Kapha dosha governs the fundamental quality of structure in the physiology, so its nature is solid, stable, heavy and inert. When aggravated (or increased out of proportion), kapha manifests as obstruction as well as heaviness or swelling. Sinus congestion, obesity, diabetes, and edema are examples of kapha disorders.
One important principle of Ayurveda called the law of similars and opposites states that the presence of a quality in one's life or environment increases the effect of that quality in the physiology; opposite influences decrease the effect of a quality. Health can be maintained or restored by using this principle to structure a balanced routine and environment. In other words: eat heat, get heartburn; eat fat, get fat. If something is dry and brittle, it needs to lubricated and nourished. This sounds so simple, but I am sometimes amazed to see how we fail to grasp this concept.
Ayurveda is a delightful science, because the ancient texts describe the effect of nearly every environmental or dietary influence in our lives on our natural state of equilibrium: different kinds of drinking water, fruits and vegetables, even 215 kinds of meat. The texts describe what to avoid or favor to treat chronic disorders and make it easy and motivating for us to follow the proper program. For vata, naturally, we take warm, rich, nourishing food. Pitta disorders need a cooling influence. Kapha disorders are the least fun to manage, because they are helped by habits that require deprivation and austerity: light diets, more exercise, less salt.
Jay's explanations are easy for me to understand and simple to follow. Tomorrow's message shows how to improve your diet in the spring.
Until then, may all your health be good.
One of the most sensible, easy to use health programs that Merri and I use is Ayurved, the Indian science of life. Years ago after we became ill from Chernobyl radiation we visited the Ayurvedic Health Spa in Lancaster, Massachusetts every six months for seven years. The treatments there not only helped us rid ourselves of the effects of radiation but taught us how to live in a far healthier way. After the Spa shut down we have continued using this practice and this week are having our bi-annual panchakarma (detoxification).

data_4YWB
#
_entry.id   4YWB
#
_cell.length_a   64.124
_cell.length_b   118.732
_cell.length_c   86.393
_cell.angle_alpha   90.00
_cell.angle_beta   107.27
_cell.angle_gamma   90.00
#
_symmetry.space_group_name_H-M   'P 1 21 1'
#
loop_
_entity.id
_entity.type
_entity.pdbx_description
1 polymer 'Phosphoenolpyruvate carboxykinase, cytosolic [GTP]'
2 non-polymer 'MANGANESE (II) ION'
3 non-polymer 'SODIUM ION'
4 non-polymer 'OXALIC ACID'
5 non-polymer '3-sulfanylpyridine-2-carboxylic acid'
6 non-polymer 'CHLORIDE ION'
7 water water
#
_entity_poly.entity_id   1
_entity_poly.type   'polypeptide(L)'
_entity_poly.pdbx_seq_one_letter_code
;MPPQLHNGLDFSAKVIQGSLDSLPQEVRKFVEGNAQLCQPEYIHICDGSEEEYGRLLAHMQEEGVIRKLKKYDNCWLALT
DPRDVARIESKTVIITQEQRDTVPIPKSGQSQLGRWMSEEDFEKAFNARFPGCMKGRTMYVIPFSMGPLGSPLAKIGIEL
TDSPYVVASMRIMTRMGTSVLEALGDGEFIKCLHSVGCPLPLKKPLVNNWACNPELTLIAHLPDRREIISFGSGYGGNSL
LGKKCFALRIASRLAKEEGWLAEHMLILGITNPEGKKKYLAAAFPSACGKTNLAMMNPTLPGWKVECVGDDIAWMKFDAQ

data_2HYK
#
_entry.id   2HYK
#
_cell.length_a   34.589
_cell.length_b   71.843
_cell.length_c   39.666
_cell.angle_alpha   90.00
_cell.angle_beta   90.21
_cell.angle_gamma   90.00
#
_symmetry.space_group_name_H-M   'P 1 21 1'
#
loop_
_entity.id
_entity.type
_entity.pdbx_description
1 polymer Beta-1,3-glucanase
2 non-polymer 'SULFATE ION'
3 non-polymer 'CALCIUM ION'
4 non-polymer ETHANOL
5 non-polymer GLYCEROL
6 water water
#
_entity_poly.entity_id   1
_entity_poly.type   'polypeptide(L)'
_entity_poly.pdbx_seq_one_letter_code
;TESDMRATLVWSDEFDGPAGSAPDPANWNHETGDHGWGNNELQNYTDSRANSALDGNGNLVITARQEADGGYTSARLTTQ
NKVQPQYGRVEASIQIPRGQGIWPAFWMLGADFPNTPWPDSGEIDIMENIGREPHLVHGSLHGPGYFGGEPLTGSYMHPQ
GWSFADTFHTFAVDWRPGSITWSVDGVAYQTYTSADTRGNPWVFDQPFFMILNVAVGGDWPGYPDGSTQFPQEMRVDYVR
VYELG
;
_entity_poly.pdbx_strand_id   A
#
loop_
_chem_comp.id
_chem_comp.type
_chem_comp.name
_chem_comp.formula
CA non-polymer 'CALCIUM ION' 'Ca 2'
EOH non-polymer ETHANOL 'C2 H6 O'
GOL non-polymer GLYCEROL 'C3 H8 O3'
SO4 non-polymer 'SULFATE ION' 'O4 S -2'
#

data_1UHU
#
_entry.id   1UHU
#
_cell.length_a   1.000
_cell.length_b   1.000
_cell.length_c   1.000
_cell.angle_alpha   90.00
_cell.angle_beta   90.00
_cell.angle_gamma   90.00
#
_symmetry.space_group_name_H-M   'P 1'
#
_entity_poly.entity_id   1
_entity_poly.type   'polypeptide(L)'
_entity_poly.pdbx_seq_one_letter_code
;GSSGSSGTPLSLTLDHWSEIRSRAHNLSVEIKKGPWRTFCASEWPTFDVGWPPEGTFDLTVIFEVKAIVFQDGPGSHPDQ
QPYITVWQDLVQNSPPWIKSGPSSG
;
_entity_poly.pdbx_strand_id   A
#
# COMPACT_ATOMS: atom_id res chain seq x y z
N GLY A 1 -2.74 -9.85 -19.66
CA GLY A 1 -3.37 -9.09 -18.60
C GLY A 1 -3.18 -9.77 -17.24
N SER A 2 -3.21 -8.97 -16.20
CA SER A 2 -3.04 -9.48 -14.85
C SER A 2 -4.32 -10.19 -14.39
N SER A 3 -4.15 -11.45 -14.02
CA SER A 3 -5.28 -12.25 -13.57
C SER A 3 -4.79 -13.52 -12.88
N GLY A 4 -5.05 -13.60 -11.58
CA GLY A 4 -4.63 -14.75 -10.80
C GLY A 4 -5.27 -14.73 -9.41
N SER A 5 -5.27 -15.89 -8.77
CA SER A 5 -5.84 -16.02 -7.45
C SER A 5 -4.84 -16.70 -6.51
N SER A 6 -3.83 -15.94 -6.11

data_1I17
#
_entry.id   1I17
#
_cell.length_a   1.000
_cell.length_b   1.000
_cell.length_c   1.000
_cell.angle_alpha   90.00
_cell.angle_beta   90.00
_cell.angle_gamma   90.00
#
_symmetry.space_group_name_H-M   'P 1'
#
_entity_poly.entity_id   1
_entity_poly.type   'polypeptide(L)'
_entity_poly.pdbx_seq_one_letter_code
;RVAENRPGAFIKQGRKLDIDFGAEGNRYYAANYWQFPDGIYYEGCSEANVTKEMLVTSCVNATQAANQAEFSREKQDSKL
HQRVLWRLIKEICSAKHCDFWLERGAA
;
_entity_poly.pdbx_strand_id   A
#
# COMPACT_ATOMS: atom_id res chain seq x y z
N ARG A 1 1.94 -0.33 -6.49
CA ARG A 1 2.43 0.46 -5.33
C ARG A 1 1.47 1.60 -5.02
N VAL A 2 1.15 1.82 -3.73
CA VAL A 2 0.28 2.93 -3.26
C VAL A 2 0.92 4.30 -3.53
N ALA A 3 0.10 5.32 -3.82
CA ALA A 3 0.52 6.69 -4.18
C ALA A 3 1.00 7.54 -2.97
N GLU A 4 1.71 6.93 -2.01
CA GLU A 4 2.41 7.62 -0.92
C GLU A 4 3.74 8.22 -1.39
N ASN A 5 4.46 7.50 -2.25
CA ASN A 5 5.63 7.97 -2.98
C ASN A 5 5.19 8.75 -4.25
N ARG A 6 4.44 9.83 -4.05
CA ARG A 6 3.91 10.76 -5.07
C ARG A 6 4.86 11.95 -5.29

Ayurved taught us how our bodies are governed by three doshas (physiological operators), seven dhatus (tissues) and three malas (waste products) which are in dynamic equilibrium with each other. Any disruption of the natural harmony, proportion and biological rhythms of these elements violates the balancing principle, and if not corrected, may lead to illness or dis-ease.
We learned how an out of kilter metabolism builds up waste. The concept is that inefficient metabolism (called agni) and digestion create ama, by-products or residues, which deposit in the channels of the macro and micro-circulation (shrotas) and in the tissues (dhatus). This prevents the unobstructed flow of biological matter and intelligence, and promotes imbalance and ultimately dis-ease. These concepts reflect current understandings of cell physiology and pathological processes such as aging and arterial disease.
This is one reason why our recent health messages have focused on cleansing techniques to rid ourselves of this waste buildup within our bodies. See links to these messages about cleansings tips below.
From this we also learned ways to eat, work, relax and live so that less waste is created and maintained within so we enjoy increased energy, vitality and longevity.
During these visits we also gained a great respect for Dr. Jay Glaser, a North American trained M.D. who lived in India for many years and has specialized in integrating western medicine with Ayurved.
Now Jay is offering a FREE course that presents a few points of Ayurved at a time with lessons sent every ten to fourteen days. I highly recommend this course. You can read an introduction at http://www.ayurvedamed.com/about/#about
Until next message, I wish you the best in energy, happiness and health!
Join us and sign up soon for Jay's course on Ayurved that he will conduct at the farm. We only have six more spaces left.